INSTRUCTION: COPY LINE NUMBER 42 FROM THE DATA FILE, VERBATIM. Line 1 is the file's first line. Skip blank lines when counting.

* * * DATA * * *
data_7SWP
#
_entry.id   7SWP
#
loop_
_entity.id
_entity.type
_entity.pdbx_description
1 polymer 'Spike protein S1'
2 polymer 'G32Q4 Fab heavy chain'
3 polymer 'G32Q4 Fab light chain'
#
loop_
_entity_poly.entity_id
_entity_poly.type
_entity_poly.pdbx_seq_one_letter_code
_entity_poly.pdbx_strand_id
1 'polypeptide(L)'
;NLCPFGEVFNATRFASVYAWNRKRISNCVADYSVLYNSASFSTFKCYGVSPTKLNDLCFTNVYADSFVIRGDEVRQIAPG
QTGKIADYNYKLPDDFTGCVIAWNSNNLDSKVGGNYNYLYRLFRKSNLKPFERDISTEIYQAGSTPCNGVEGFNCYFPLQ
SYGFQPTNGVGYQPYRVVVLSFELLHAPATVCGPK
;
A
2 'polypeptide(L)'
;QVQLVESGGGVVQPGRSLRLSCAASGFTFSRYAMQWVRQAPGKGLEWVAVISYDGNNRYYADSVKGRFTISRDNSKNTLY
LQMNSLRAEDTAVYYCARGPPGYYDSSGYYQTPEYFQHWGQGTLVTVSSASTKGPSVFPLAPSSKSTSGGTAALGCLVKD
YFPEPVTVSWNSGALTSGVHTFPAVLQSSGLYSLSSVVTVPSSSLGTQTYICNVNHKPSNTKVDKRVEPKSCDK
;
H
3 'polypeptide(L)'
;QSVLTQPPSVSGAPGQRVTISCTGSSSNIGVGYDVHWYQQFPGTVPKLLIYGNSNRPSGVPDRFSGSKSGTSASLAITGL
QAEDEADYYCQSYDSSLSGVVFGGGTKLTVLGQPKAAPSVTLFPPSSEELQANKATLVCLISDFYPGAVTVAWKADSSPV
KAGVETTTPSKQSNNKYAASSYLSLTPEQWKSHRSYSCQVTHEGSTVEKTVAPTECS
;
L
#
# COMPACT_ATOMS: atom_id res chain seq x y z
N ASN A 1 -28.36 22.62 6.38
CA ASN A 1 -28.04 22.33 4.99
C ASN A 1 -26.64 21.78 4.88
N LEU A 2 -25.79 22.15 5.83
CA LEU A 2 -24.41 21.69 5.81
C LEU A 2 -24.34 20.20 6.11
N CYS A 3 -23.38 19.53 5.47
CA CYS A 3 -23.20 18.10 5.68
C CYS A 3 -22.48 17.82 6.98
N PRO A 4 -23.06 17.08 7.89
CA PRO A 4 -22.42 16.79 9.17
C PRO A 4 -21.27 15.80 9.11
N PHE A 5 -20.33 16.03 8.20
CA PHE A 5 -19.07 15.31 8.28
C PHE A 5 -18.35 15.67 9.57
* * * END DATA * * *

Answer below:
CA LEU A 2 -24.41 21.69 5.81